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Basketball Violations…Make Sure You Know the Rules of the Game

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Understanding the various Basketball Violations is an important part of the game for players, parents and coaches! Basketball is a game where the players are constantly moving, cutting, dribbling and handling the ball. They are constantly in contact with the basketball throughout the game or practice.

When players are asked to move and handle the ball, they are likely to commit basketball violations. It happens! All players, regardless of how good they are with the basketball, commit violations.

Basically, a violation is an infraction of the rules that doesn’t result in a free throw; however, the ball is turned over to the opposing team for a throw-in.

There are two types of violations that I will describe below: Ballhandling Violations and Time Violations. Understanding what these violations are, helps reduce the player’s chance of committing them!

For a more thorough description of the rules of basketball and the various violations, please visit the National Federation of State High School Associations Page.

Basketball Violations – Ballhandling Violations

The following is a list of the most common ballhandling violations committed by players while they have possession of the basketball.

  • Double Dribble – When a player stops dribbling, holds the basketball, and then starts dribbling again. Also when a player dribbles the ball with two hands at the same time.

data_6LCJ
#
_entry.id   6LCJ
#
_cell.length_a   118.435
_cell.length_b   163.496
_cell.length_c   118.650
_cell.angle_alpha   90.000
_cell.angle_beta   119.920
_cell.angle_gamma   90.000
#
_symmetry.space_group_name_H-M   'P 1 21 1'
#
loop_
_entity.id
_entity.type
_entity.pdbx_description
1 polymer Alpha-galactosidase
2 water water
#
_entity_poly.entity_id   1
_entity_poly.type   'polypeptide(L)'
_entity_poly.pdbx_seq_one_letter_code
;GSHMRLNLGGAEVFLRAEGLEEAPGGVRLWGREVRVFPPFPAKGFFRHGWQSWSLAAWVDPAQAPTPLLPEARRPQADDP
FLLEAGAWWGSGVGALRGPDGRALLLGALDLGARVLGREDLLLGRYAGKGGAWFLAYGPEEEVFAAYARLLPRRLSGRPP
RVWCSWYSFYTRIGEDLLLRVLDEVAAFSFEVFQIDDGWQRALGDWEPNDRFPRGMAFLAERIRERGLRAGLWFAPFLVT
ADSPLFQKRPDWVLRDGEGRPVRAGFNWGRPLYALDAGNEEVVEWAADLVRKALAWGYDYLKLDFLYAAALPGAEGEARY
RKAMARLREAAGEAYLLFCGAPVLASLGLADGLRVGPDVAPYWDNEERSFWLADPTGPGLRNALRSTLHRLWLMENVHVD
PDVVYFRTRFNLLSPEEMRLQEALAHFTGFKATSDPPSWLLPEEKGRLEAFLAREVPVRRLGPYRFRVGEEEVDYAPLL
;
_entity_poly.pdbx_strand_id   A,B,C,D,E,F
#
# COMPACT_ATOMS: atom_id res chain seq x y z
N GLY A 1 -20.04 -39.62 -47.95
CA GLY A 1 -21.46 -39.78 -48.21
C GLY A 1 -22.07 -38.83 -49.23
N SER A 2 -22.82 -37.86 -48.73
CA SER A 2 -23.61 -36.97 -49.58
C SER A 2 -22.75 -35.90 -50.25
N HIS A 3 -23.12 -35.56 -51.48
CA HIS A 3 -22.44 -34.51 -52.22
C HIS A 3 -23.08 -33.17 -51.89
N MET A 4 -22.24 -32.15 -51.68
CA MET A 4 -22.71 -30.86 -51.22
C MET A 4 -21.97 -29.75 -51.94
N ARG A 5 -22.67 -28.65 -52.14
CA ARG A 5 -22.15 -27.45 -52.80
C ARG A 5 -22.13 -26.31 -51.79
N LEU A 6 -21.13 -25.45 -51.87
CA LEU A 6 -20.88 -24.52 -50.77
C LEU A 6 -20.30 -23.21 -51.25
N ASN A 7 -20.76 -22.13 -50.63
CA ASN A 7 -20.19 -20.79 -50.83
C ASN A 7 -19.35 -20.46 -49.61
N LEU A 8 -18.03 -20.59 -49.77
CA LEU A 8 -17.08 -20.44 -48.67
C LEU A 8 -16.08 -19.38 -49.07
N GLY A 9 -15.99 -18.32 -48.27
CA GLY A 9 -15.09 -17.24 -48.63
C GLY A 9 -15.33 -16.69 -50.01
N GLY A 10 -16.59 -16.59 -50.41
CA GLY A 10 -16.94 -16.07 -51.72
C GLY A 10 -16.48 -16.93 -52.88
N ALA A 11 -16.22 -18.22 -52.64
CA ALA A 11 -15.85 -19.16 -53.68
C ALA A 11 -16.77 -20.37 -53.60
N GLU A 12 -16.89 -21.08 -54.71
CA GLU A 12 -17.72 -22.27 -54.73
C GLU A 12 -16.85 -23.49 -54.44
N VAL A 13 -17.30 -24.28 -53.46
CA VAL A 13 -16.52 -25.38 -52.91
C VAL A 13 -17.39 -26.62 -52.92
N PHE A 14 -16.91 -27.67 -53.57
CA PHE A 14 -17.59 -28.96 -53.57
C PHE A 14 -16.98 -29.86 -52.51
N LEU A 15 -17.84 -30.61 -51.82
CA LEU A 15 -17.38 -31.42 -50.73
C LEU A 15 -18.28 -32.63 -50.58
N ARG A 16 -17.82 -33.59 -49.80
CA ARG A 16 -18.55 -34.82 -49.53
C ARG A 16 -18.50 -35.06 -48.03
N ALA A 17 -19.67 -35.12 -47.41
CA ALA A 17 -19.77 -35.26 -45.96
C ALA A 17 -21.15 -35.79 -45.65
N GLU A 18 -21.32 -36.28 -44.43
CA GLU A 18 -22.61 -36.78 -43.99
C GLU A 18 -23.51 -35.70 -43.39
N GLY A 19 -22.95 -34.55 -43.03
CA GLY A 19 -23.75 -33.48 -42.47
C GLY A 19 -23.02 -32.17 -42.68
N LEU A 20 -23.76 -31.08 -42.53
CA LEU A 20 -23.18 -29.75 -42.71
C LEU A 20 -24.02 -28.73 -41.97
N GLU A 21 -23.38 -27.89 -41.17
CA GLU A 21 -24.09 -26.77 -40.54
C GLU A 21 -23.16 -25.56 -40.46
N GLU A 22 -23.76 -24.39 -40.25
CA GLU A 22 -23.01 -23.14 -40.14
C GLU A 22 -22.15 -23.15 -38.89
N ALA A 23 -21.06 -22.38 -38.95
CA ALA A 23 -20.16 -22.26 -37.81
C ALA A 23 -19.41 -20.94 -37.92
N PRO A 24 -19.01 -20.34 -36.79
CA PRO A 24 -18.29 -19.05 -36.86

• Over-and-Back – When a player crosses over the midcourt line into the frontcourt and then crosses back into the backcourt.
  • Traveling – Taking more than one and a half steps without dribbling while you have the ball. Also when you stop dribbling and then move or change your pivot foot.

Basketball Violations – Time Violations

Players must follow very specific time requirements throughout the game. This keeps the game moving at a good pace and prevents either team from having an unfair advantage.

  • Three-Second Rule – No offensive player can be in the free-throw lane for longer than 3 seconds at a time.
  • Five-Second Inbound Violation – When passing the ball inbounds after gaining possession, players have five seconds to get the ball to a teammate.
  • Five-Second Possession Violation – When a ballhandler is being defended within six feet in the frontcourt, and fails to get rid of the basketball within five seconds.
  • Lane Violation – During a free throw situation, if you enter the lane too soon, it’s called a lane violation and results in a turnover or the other team gets another free throw attempt.
  • Ten-Seconds In The Backcourt – When the offensive team takes ten or more seconds to move the basketball across the midcourt line into the front court.


I hope you found this information on the various Violations of Basketball to be helpful and informative. Learning and understanding the rules about each of these violations is an important part of developing a good knowledge of the game – for players, parents and coaches. The better you understand the game – the more you will be able to enjoy playing, watching and coaching it!